Neiman Marcus Reports New BreachWeak Authentication Cited in Latest Attack on Customer Accounts
A recent breach of customer accounts at luxury retailer Neiman Marcus is, once again, putting the spotlight on the vulnerabilities created by relying only on usernames and passwords for online authentication. Until businesses and banking institutions start forcing consumers to use other types of authentication methods, such as biometrics, mobile verification codes and geo-location, merchants and banks can expect more hackers to breach customer accounts.
See Also: The Global State of Online Digital Trust
"This type of fraud will only grow more pervasive as criminals recognize and take advantage of the opportunity presented by on-file accounts protected by weak authentication," says Al Pascual, head of fraud and security at Javelin Strategy & Research.
On Jan. 29, Neiman Marcus notified potentially affected online customers and the California attorney general of a breach that it says compromised an estimated 5,200 accounts.
On or about Dec. 26, 2015, hackers attempted to access online accounts by trying various login and password combinations using "automated attacks," Neiman Marcus reports. Online accounts impacted by the breach are connected to several Neiman Marcus Group brands, including its Bergdorf Goodman, Last Call, CUSP, Horchow and Neiman Marcus stores, the company says.
"We suspect this activity was due to large breaches at other companies (not the Neiman Marcus Group), where user login names and passwords were stolen and used for unauthorized access to other accounts, such as the NMG online accounts, where a user may use the same login name and/or password," the luxury retailer points out in its breach notice. "At present, all indications are that the Neiman Marcus Group database of customer email addresses or passwords remains safe, and that our cyber-defenses repelled more than 99 percent of the attacks."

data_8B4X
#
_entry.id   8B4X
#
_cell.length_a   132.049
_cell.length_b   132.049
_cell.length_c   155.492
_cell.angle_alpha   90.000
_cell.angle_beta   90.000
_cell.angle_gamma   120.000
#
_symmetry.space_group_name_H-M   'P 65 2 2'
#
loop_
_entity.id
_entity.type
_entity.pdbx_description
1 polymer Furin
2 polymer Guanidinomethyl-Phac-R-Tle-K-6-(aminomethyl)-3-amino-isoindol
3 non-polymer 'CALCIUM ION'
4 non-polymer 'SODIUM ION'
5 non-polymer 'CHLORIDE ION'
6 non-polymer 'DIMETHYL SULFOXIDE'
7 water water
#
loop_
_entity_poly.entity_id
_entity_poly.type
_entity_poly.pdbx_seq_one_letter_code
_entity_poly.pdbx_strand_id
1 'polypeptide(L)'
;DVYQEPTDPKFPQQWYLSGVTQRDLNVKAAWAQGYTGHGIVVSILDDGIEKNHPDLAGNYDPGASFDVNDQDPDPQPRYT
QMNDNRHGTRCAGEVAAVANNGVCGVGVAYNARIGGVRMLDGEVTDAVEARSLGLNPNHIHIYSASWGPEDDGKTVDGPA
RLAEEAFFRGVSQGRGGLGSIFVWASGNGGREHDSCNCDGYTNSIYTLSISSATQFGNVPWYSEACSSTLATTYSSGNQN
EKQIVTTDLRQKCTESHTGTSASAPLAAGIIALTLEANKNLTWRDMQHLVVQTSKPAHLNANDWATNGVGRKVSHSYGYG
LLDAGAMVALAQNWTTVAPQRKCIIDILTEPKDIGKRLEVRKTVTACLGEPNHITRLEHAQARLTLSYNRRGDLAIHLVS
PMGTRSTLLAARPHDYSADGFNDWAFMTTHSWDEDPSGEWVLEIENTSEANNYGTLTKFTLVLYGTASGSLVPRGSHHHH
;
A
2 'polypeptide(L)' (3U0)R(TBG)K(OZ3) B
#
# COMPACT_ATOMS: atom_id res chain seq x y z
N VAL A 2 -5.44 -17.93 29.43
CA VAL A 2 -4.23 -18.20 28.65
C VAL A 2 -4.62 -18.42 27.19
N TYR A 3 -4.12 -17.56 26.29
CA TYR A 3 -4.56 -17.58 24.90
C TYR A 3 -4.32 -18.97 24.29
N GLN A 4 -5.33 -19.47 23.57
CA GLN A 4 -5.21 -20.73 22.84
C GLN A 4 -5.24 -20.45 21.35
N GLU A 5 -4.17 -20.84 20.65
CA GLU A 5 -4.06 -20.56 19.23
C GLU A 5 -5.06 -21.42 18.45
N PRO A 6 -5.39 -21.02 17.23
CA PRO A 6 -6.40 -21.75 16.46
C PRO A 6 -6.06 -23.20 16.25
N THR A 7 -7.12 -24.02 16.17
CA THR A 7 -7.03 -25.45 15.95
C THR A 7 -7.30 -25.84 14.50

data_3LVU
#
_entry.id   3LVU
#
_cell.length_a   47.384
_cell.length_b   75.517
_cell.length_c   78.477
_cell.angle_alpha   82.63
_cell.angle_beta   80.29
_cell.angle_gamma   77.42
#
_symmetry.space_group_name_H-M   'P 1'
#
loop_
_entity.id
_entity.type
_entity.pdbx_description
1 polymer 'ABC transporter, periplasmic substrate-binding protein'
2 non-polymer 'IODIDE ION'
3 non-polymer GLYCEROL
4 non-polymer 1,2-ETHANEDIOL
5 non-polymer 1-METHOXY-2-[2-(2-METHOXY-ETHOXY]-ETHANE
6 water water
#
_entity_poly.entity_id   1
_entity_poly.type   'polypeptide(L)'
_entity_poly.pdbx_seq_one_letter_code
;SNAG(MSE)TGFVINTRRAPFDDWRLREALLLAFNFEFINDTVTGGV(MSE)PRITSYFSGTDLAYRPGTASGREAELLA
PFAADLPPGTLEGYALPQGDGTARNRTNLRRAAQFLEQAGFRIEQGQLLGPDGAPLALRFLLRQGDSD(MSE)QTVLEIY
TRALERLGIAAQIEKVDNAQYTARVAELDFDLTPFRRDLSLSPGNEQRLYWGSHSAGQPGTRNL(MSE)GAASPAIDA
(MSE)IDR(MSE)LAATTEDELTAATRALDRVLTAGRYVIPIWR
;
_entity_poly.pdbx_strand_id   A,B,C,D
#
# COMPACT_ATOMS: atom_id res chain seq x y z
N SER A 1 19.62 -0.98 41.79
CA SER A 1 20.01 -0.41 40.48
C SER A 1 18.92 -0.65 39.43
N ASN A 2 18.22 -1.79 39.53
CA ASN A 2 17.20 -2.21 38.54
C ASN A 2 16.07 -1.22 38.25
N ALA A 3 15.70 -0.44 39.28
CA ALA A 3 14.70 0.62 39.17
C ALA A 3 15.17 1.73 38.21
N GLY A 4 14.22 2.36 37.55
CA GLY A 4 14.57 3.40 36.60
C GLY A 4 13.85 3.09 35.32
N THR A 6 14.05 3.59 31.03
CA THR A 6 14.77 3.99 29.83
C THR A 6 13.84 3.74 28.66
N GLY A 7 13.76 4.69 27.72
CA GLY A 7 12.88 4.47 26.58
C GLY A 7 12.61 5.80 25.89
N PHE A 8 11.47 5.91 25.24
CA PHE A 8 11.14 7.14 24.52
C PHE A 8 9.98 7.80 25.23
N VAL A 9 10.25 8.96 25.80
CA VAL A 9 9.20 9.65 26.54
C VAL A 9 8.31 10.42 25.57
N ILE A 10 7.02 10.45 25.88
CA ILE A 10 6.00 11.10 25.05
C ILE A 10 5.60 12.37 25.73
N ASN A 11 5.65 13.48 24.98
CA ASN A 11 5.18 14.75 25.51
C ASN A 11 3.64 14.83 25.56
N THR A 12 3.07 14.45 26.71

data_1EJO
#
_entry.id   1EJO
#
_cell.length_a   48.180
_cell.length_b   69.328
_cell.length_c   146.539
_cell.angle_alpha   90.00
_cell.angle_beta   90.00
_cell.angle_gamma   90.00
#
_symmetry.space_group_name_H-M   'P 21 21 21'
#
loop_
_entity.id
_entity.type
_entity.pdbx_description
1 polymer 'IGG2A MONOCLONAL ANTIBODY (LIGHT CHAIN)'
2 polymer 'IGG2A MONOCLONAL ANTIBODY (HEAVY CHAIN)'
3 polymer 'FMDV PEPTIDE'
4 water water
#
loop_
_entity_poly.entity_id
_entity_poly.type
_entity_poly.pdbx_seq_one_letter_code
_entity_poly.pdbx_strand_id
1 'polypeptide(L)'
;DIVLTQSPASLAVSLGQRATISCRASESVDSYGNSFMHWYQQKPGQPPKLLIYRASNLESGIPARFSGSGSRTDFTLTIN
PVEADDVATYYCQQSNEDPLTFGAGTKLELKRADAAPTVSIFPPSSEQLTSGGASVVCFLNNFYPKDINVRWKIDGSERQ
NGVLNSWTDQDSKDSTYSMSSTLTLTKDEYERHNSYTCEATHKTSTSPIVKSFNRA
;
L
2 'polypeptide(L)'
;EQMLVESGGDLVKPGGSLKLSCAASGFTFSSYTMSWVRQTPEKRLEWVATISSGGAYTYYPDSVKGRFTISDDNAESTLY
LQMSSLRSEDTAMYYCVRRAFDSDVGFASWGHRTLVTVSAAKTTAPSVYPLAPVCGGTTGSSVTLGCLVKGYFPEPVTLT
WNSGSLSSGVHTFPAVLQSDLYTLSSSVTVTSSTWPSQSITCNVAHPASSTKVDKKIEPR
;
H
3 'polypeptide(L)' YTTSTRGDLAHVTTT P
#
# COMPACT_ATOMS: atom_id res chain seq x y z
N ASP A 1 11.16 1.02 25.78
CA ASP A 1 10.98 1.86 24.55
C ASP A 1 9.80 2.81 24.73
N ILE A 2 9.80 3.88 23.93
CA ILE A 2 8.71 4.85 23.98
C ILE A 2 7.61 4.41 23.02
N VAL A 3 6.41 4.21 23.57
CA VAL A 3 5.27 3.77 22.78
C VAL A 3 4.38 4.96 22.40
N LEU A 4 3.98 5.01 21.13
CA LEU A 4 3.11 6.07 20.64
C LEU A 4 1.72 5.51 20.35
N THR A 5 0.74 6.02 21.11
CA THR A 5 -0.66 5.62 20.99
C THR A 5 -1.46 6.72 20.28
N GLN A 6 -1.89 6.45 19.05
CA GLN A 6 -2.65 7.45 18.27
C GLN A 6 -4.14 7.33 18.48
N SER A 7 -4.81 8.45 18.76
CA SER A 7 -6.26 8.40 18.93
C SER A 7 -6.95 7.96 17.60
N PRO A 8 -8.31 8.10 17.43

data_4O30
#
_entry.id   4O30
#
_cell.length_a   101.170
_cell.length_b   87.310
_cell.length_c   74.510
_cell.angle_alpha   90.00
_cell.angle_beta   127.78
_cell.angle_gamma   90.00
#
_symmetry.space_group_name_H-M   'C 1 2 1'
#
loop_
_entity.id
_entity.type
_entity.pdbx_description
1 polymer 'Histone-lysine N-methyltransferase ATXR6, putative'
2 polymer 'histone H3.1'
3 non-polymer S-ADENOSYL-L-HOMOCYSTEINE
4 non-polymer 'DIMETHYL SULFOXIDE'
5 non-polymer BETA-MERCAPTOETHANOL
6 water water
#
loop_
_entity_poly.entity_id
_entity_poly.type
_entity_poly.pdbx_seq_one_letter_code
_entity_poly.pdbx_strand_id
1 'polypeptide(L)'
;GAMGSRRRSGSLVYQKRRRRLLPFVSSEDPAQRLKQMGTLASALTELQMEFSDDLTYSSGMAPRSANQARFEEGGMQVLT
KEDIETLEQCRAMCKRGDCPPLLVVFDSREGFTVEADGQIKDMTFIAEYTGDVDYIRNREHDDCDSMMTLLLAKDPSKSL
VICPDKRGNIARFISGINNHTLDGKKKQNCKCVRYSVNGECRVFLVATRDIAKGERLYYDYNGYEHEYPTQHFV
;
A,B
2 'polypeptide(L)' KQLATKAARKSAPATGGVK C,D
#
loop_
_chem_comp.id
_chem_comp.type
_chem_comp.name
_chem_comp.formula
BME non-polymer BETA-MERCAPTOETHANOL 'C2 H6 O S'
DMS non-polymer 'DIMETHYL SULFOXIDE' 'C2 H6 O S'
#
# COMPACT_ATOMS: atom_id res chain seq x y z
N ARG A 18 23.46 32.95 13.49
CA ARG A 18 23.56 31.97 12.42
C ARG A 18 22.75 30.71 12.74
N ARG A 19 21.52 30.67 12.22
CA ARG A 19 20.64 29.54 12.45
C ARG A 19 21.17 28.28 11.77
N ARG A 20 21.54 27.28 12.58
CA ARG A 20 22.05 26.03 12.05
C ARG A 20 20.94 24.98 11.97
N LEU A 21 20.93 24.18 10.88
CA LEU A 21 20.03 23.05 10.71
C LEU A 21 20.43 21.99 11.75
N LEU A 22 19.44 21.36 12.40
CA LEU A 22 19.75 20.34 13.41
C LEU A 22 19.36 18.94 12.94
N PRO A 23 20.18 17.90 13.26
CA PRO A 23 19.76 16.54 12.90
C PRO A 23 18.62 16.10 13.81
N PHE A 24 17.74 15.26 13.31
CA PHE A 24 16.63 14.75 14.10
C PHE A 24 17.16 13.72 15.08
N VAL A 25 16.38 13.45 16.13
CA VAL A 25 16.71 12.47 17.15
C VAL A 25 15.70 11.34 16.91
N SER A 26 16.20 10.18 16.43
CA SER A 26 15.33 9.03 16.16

Although Neiman Marcus says its fraud team detected unauthorized purchases made from approximately 70 accounts and credited the affected customers for those purchases, the attackers were able to access some customer information.
"The online account [details] the intruders were able to view include basic contact information, purchase history and only the last four digits of credit card numbers," Neiman Marcus says. "No sensitive information, such as Social Security numbers, dates of birth, full financial account numbers, or PIN numbers, is visible through online accounts."
Neiman Marcus is advising affected customers to change their online passwords and warning them to be on the lookout for phishing attacks.
How Hackers Get In
Breaches along the lines of this most recent Neiman Marcus incident are becoming more common because criminals can gather information about consumers on social media and then pair it with PII - as well as usernames and passwords - they have compromised in data breaches or purchased in underground forums.